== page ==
Home / ireland / & # 39; A worldwide measles crisis & # 39; is in full swing, warn UN agency chiefs – The European Sting – Critical News & Insights on European Politics, Economy, Foreign Affairs, Business & Technology

& # 39; A worldwide measles crisis & # 39; is in full swing, warn UN agency chiefs – The European Sting – Critical News & Insights on European Politics, Economy, Foreign Affairs, Business & Technology

Based on a 300 percent increase in measles cases in the first three months of this year, compared to the same period last year, two UN agency heads said Monday that we are now "in the middle of a global measles crisis."

"Cases have increased around the world, including in places where measles had previously been eliminated, such as the United States," said Henrietta Fore, executive director of the UN Children's Fund (UNICEF) and Tedros Adhanom Ghebreyesus, director general of the World Health Organization Organization (WHO).

Measles can be prevented almost completely by taking two doses of a safe and effective vaccine, even though they are highly contagious. The heads of the UN agency sketched a "disturbing photo" of the infection rate and said that "by the time you finish reading, we estimate that at least 40 people – most of them children – will be infected by this soon moving life. "threatening illness".

A clear and dangerous trend

After two years of consecutive increases, the Democratic Republic of Congo (DRC), Ethiopia, Georgia, Kazakhstan, Kyrgyzstan, Madagascar, Myanmar, Philippines, Sudan, Thailand and Ukraine are among the current outbreaks. It is also spreading rapidly between clusters of people who oppose vaccination in countries with high overall vaccination rates, including the United States, Israel, Thailand and Tunisia.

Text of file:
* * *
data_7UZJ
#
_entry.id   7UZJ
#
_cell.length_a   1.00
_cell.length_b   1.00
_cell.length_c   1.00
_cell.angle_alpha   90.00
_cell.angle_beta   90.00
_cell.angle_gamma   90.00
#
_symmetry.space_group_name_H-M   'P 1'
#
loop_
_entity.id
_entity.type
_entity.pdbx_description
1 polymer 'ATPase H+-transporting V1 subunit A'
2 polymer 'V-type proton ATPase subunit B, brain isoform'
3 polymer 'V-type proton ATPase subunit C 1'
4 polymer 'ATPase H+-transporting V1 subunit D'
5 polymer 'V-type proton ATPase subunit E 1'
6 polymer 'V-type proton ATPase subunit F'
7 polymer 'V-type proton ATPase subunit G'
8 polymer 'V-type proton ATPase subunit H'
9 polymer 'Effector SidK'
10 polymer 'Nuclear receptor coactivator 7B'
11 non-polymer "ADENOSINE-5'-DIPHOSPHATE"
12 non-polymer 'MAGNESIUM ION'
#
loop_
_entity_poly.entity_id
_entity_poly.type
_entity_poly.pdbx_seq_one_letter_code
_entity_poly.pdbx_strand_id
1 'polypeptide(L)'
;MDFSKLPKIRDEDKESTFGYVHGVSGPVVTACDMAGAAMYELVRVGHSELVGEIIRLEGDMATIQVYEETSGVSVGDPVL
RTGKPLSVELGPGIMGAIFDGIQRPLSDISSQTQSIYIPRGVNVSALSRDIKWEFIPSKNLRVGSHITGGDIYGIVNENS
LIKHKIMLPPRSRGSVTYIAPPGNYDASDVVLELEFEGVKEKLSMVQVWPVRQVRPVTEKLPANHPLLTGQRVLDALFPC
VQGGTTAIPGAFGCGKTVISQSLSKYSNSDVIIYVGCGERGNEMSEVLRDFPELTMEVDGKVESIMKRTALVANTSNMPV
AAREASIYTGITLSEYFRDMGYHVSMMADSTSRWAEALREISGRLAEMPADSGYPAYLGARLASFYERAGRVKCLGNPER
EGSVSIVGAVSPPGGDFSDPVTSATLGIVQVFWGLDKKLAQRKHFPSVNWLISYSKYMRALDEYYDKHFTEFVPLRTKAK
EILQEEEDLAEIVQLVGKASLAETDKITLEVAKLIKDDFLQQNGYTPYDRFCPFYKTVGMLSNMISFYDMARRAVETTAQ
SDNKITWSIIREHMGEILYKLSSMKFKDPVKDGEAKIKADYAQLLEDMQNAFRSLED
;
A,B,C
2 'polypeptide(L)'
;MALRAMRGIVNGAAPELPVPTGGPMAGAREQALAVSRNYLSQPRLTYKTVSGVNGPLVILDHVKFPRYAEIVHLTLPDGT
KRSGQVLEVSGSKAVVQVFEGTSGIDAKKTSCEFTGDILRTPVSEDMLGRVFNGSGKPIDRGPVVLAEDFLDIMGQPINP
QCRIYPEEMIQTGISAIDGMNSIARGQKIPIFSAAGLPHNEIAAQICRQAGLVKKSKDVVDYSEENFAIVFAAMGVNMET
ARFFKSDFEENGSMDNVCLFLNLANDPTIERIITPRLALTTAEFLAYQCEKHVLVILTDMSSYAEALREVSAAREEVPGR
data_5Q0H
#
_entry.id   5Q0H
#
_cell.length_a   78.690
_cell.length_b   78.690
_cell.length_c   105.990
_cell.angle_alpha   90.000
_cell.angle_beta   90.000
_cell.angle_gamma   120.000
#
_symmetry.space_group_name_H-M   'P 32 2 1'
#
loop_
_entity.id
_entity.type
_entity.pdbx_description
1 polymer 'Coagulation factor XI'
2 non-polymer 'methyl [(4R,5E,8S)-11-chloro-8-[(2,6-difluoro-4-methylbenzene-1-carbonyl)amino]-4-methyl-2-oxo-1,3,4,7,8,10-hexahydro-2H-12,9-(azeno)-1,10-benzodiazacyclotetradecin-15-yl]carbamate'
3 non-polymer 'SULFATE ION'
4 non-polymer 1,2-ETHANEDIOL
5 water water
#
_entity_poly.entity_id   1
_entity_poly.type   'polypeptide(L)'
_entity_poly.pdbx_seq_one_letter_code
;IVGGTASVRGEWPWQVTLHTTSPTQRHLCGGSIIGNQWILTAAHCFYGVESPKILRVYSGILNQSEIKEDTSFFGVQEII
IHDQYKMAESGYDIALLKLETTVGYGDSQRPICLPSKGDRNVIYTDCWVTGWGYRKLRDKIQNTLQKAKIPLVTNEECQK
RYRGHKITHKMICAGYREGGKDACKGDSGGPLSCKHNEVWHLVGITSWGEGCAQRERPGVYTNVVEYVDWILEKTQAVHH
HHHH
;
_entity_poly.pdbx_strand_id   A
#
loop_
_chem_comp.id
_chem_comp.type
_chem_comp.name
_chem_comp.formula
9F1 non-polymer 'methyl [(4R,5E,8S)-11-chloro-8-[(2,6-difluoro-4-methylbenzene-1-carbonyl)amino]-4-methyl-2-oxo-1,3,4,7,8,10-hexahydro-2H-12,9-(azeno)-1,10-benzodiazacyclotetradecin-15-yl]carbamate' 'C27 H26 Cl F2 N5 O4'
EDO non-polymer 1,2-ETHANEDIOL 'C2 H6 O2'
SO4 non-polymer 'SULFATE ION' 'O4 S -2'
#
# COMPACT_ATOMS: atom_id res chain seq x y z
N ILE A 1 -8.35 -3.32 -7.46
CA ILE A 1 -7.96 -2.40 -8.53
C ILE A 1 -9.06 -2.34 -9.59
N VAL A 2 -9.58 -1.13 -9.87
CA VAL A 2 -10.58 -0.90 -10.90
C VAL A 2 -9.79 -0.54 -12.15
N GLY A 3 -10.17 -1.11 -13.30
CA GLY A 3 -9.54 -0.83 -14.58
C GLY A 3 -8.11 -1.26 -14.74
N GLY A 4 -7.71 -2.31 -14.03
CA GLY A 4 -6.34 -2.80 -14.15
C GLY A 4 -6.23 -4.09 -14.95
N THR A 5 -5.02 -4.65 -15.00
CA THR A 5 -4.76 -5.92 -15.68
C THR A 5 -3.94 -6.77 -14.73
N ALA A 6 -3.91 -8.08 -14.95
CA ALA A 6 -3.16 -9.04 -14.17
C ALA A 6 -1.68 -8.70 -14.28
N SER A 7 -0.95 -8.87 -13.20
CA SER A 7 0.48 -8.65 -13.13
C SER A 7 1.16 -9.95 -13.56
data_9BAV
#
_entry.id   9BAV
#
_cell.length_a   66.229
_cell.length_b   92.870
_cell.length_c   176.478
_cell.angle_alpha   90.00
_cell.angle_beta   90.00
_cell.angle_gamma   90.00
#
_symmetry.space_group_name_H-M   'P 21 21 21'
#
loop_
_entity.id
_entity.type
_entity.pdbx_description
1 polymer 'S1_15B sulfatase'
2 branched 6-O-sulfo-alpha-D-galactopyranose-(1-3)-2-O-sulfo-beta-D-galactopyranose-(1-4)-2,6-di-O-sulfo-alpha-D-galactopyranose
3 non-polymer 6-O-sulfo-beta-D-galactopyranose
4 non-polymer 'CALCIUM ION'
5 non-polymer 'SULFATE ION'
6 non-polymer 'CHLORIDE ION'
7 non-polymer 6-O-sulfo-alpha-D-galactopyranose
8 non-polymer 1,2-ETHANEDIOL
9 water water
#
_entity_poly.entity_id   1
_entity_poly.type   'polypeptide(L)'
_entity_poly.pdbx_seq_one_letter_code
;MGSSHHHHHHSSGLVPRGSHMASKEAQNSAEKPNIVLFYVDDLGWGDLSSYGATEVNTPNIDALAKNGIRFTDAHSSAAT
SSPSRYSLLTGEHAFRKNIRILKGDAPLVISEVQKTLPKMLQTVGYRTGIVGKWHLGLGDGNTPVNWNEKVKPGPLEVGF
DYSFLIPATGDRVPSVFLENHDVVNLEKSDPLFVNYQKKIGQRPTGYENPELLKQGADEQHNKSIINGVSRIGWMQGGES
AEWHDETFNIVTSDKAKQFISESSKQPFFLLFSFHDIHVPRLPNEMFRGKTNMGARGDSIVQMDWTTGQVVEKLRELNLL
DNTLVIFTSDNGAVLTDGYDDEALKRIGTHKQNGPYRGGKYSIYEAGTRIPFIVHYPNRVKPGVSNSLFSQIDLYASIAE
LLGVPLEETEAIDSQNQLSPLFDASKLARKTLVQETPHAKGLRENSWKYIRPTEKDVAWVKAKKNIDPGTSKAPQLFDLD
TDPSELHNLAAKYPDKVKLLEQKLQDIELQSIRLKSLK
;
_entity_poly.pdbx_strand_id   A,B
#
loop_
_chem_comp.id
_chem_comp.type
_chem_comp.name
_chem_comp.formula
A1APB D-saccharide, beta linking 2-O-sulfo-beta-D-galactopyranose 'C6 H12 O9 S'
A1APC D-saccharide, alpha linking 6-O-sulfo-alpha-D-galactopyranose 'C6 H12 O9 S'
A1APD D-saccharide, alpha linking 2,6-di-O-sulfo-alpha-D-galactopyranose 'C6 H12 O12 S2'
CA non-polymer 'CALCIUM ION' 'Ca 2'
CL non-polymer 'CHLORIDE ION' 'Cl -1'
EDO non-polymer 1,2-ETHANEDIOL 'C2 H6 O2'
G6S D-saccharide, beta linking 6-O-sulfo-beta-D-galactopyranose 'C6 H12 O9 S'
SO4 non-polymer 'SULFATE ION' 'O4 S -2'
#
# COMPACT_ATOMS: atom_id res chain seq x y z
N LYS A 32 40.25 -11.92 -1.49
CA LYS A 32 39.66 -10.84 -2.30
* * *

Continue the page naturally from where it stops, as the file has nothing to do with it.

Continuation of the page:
"We are not only worried because measles can be so serious, it still causes more than 100,000 deaths a year, but also because it is extremely contagious," said the agency's directors.

Referring to measles such as "the canary in the coal mine of vaccine-preventable diseases," the heads of UNICEF and WHO explained that "millions of people are still missing life-leaking vaccines, making them and their communities vulnerable to diseases and deadly outbreaks" .

Living in countries where health systems are challenged by poverty and conflict, many have no access to effective vaccines. But "in several high and medium income countries", UN office heads complained that "there are parents who are slowing down or refusing to vaccinate their children because they are not sure about the need for vaccines or that vaccines are safe".

In addition, the UN agencies have revealed that uncertainty is often fueled by confusing, contradictory online information, which is spreading rapidly, with harmful content broadcast on digital channels; amplified by algorithms that reward controversy and clicks; and exploited by anti-vaccine activists to sow

Moreover, according to the agencies, scientists and advocates for health have even been harassed by sharing information, while unproven so-called vaccine alternatives are being marketed for profit.

& # 39; Collective & # 39; answer needed

"It is a collective responsibility to support parents and to create a more positive environment for vaccination, online and offline," said UNICEF and WHO heads.

Both agencies welcomed initial steps from digital companies, including Facebook and Amazon, to quarantine myths about vaccination safety, but say "it will cost a lot more … to ensure that all children receive their vaccines at the right time".

To reverse the trend, they indicated that everyone should advocate for vaccines, including by promoting scientific literacy about health and vaccines.

"It means that governments have to invest in primary care and immunization, and ensure that these services are affordable, accessible and truly responsive to the needs of parents, especially those in the poorest, most disadvantaged communities," the two emphasized.

In turn, WHO and UNICEF are working with other partners, such as the Vaccine Alliance, a public-private partnership known as Gavi, to ensure that vaccines reach more people in more countries than ever before.

"It requires long-term efforts, political commitment and continuous investment, access to vaccines, quality of service and trust, to ensure that we are and remain protected together," said the head of the agency.

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